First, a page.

“Haven’t read it yet, but my dad happened to read Baker’s Dozen and he has sent a message for you that it’s a brilliantly written book!”
– Karishma Bhaya
“Finaly read ur whole buk…must say brilliant job..hats off! Actually i’ve bcum a fan of ur imagination n humour..You’ll soon get 2 more fans coz mom n dad both r readin it”
– Devika Jagannath
“The book was amazing…it grows as u read…i really liked the start (The devil’s share), cause it grips u to go on reading till the book is not done…overall wonderfully written… waiting for ur second book Prakash :)”
– Niriksha Nik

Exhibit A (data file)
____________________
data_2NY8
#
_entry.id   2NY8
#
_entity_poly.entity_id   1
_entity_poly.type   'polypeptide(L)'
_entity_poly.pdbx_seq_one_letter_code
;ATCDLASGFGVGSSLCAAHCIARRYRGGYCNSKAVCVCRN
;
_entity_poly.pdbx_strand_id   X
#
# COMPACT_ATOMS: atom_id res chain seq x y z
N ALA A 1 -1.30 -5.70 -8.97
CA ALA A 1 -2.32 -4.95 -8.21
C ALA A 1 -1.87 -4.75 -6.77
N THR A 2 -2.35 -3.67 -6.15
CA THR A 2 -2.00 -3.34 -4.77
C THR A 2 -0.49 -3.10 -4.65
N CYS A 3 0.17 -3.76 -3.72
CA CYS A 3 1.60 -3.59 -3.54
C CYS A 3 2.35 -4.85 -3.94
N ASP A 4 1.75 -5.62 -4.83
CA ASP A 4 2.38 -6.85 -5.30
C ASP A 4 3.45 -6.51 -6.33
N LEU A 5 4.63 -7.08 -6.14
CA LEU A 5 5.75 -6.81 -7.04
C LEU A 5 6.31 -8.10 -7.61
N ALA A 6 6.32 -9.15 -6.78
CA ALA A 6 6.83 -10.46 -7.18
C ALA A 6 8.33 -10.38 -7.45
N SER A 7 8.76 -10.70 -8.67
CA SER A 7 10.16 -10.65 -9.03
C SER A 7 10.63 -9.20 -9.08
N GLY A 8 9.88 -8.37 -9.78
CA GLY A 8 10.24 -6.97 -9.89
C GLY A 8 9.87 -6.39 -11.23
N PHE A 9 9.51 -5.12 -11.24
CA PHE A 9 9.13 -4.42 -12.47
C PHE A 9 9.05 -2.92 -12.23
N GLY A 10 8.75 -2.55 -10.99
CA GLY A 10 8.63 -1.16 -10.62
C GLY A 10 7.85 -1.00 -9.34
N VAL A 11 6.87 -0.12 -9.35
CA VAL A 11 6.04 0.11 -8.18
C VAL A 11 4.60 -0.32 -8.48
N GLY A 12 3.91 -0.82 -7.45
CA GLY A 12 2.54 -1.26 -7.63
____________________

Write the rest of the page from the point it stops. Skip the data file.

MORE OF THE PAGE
” I feel as if i watched 13 films for a price of a multiplex ticket”
– Paul Rozario
So, that was Baker’s Dozen for you. These 13 stories and their characters have been an integral part of me since a decade, but never gained an identity of their own. Thankfully, this book has breathed life into these characters. Lallan Leader, Noorie Saiyeda, Vishveshwar Sahay, Meera Sharma and Iqbaal tea vendor often come and meet me over a cup of coffee and hint at a sequel. Something’s brewing for sure. 3 stories are ready to serve, 10 more to brew. Cheers!
Promo film of Baker’s Dozen (Thanks Devashree Desai for making it possible):